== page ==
Following the weekend's primaries and the upcoming votes on Tuesday, many eyes remain fixed on a presidential candidate who has been highly touted, but has delivered few victories, leading to concerns about his campaign's viability.
Florida U.S. Senator Marco Rubio, a candidate lauded as the future of the Republican Party, has failed to break through in this election cycle. As more critical elections approach, the senator could be left questioning the justification for his campaign.
On Super Tuesday, Rubio won his first contest of 2016, the Minnesota Caucuses, a state only one GOP presidential candidate has won since 1960, more than a decade before the senator was born.
Over the weekend, the Rubio campaign easily prevailed in the Puerto Rico Republican primary, but it was in a territory which has no electoral votes in the general election. So through more than twenty contests, Rubio has won only two and they are two that the GOP can hardly point to as evidence that he can deliver states to Republicans that could not or would not be won by Donald Trump or Ted Cruz.
Rubio's reportedly surprising third place finish in the February 1 Iowa Caucuses catapulted his campaign, but led to only a fifth place finish in New Hampshire following a week of effusive media coverage.
Despite the underperforming results, Rubio attempted to allay his critics and bolster his supporters over the weekend.
"This map only gets better for us," he said ahead of his Puerto Rico victory. "We're soon gonna be in the winner-take-all process . . . that's where we feel very confident as we move forward."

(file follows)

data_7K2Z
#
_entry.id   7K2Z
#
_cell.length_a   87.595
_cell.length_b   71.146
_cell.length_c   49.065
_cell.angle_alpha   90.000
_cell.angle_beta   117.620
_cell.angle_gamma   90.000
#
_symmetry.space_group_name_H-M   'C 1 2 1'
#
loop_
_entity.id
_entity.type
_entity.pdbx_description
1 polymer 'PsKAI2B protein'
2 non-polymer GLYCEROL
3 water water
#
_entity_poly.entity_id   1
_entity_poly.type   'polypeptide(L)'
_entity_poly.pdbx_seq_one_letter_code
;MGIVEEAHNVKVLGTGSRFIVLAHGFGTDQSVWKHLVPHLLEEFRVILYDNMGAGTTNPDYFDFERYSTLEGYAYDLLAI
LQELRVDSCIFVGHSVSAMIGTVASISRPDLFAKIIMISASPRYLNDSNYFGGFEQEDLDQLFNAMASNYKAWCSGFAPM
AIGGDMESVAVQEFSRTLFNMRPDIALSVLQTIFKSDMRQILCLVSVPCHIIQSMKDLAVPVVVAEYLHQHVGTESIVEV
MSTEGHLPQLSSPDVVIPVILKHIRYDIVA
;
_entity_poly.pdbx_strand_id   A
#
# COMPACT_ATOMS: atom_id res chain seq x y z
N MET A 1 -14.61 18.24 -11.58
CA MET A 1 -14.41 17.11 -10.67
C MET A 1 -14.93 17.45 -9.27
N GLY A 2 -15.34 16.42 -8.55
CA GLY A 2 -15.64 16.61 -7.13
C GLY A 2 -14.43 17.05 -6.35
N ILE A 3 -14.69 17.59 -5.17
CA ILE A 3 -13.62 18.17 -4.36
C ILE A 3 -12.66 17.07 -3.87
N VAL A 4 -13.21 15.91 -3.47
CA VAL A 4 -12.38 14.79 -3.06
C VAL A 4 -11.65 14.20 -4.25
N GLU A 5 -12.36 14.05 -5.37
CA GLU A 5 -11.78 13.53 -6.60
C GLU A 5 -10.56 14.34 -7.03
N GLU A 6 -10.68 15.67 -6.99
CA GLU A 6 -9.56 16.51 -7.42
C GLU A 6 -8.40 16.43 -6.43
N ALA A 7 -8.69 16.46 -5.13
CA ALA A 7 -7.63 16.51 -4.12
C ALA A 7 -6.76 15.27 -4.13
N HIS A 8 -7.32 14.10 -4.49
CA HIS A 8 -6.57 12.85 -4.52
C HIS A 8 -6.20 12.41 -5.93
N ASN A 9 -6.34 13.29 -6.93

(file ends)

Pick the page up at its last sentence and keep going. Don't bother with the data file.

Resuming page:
On Tuesday, Hawaii, Idaho, Michigan, and Mississippi hold primaries and caucuses and all proportionally award delegates. The following Tuesday, March 15, six more states and territories vote, of which four states (and the Northern Marianas) follow the winner-take-all format.
Of those four winner-take-all states (Florida, Missouri, Illinois, Ohio), Trump leads handily in three of them. According to the Real Clear Politics polling averages, Trump even leads Rubio in the senator's home state of Florida by 16-20 points. Ohio remains the tightest of these four where Trump leads Ohio Gov. John Kasich by five in the latest poll while Rubio is in fourth.
The rationale of a successful Rubio campaign has long been a theme in the media, both the mainstream and its alternatives, but has shown few signs of achieving reality. Rubio has suffered from a long list of liabilities, including but not limited to a campaign that notoriously refused to engage in the retail politicking necessary to succeed in the early states.
As of this writing, the delegate count has Donald Trump with a lead of 384 delegates to Ted Cruz's 300. With only half as many delegates as the second place Cruz, Rubio is currently third with 151. As high stakes contests come in the winner-take-all format -- which do not currently appear to favor him -- Senator Marco Rubio will likely be faced with crucial questions about how long his presidential campaign can continue.